Rosiglitazone to improve Outcome of Severe Infection
Study Acronym: ROSI
Principal investigators: Kevin Kain, Lena Serghides, Quique Bassat
This is a staggered phase I directly to phase IIb prospective, parallel arm, randomized, double-blind, placebo-controlled trial of adjunctive rosiglitazone 0.045mg/kg/dose twice daily for the duration of antimalarial treatment versus placebo in children with P. falciparum infection requiring hospitalization. The study is being conducted at CISM/Manhiça district hospital, located in the village of Manhiça in the northern part of Maputo province, in southern Mozambique.
Even with optimal antimalarial therapy and supportive care, severe and cerebral malaria are associated with a 10-30% mortality rate and neurocognitive deficits in up to 33% of survivors. Adjunctive therapies that modify host immune-pathological processes may further improve outcome over that possible with antimalarials alone. The investigators have generated extensive pre-clinical data demonstrating a protective role for PPARγ agonists in models of severe malaria.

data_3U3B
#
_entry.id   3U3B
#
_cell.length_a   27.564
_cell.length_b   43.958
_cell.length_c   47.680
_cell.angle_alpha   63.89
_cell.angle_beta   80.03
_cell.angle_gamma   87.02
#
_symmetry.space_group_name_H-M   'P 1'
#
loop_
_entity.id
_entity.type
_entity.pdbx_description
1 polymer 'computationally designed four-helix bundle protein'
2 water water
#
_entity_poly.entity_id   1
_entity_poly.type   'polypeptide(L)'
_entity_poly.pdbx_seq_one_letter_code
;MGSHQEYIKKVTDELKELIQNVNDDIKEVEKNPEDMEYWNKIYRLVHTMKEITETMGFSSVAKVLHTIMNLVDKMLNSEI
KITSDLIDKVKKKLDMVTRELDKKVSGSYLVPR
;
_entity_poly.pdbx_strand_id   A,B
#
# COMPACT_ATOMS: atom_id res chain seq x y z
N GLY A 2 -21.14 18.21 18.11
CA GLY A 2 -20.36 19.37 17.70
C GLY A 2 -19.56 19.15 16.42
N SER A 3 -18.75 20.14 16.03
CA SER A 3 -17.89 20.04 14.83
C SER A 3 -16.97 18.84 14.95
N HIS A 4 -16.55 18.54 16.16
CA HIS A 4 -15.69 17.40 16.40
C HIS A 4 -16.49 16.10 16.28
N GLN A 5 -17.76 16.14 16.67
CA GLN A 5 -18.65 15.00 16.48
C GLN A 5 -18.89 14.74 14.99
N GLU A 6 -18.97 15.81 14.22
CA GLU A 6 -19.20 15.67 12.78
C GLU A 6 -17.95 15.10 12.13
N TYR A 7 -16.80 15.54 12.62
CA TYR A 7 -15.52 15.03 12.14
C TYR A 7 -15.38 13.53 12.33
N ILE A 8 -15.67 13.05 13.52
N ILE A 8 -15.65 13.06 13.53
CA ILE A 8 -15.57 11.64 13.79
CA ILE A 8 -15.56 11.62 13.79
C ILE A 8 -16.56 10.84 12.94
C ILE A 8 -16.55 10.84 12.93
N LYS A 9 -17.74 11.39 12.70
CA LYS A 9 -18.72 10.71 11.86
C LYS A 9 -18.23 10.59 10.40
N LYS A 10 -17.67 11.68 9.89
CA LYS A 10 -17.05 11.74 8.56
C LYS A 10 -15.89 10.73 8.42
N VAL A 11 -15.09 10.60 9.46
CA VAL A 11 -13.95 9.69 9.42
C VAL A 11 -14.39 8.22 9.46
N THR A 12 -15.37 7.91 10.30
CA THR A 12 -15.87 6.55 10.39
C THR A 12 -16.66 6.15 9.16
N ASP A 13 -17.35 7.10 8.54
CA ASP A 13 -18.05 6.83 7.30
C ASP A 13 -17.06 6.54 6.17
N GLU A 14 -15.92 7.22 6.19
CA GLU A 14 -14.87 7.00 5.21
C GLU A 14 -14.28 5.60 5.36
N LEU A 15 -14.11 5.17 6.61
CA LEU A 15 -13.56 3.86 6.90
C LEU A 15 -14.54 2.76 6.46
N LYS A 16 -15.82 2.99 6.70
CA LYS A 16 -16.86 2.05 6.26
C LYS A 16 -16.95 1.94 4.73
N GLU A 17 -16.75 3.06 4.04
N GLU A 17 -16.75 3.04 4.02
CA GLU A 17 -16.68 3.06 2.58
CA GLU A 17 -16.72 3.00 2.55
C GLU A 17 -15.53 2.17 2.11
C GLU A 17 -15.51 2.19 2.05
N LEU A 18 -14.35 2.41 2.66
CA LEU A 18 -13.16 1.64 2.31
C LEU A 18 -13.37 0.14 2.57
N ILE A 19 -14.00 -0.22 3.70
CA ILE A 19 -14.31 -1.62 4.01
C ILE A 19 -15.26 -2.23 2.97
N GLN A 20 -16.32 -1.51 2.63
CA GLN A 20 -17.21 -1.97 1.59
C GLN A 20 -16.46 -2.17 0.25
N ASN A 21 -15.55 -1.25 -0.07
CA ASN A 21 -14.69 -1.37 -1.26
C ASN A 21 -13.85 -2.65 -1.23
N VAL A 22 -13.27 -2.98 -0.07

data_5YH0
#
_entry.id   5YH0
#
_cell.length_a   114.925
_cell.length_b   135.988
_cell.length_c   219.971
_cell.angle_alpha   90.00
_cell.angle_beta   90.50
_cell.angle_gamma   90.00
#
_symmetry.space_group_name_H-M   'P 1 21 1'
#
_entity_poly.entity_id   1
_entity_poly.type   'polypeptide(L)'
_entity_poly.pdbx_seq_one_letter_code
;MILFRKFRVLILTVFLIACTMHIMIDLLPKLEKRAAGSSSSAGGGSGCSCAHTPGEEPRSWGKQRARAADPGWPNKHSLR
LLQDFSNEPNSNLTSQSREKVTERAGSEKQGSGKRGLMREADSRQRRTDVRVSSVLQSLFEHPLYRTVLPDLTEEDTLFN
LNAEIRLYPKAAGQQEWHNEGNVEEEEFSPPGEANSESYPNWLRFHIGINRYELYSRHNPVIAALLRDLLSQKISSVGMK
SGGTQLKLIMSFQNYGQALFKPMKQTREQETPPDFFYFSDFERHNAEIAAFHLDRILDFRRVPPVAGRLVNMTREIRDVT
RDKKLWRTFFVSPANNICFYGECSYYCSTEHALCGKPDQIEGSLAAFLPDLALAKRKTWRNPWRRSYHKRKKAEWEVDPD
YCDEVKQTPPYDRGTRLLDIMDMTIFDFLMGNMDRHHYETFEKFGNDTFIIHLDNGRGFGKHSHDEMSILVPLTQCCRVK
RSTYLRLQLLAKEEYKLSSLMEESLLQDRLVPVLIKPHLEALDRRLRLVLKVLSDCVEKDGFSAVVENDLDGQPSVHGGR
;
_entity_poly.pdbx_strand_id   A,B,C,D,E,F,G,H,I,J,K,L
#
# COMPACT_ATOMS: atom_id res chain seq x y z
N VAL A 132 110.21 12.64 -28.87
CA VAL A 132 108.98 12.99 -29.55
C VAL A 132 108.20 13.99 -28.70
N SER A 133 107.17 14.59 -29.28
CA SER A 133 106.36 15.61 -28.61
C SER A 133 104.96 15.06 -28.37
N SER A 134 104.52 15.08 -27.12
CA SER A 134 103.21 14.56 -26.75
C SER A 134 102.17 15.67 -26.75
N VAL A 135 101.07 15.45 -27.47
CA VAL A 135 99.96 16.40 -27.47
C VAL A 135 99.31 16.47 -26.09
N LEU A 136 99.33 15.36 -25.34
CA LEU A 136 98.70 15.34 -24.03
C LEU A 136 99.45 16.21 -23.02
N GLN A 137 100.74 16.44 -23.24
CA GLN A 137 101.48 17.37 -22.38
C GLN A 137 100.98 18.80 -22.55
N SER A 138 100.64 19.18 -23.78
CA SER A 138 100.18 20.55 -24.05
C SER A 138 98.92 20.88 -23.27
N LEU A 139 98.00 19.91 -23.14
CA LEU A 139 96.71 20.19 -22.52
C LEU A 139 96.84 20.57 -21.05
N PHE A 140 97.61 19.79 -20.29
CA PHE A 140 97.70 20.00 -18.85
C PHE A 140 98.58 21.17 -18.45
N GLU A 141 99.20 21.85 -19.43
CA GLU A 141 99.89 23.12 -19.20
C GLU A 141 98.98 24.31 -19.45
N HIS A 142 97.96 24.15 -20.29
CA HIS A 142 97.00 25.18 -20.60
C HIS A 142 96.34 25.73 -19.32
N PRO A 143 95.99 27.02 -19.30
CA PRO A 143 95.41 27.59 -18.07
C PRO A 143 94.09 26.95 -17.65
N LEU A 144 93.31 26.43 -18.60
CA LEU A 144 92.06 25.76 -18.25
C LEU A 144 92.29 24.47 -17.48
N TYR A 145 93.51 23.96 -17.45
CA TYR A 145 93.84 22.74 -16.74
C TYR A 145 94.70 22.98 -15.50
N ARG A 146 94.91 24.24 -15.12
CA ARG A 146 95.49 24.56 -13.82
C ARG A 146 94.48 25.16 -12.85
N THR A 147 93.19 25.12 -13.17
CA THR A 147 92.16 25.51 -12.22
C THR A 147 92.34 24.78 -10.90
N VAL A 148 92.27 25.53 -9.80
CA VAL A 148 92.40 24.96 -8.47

The study commenced in 2016 aiming to translate these findings to informative patient populations by evaluating the utility of PPARγ agonists as adjunctive therapy for severe malaria. Numerous studies have reported long-term neurological sequelae and cognitive impairment in children surviving severe malaria, including memory, attention, speech, behaviour and language deficits. The study aimed to assess safety and clinical outcomes including neurocognitive impairment in survivors at a 6-month follow up.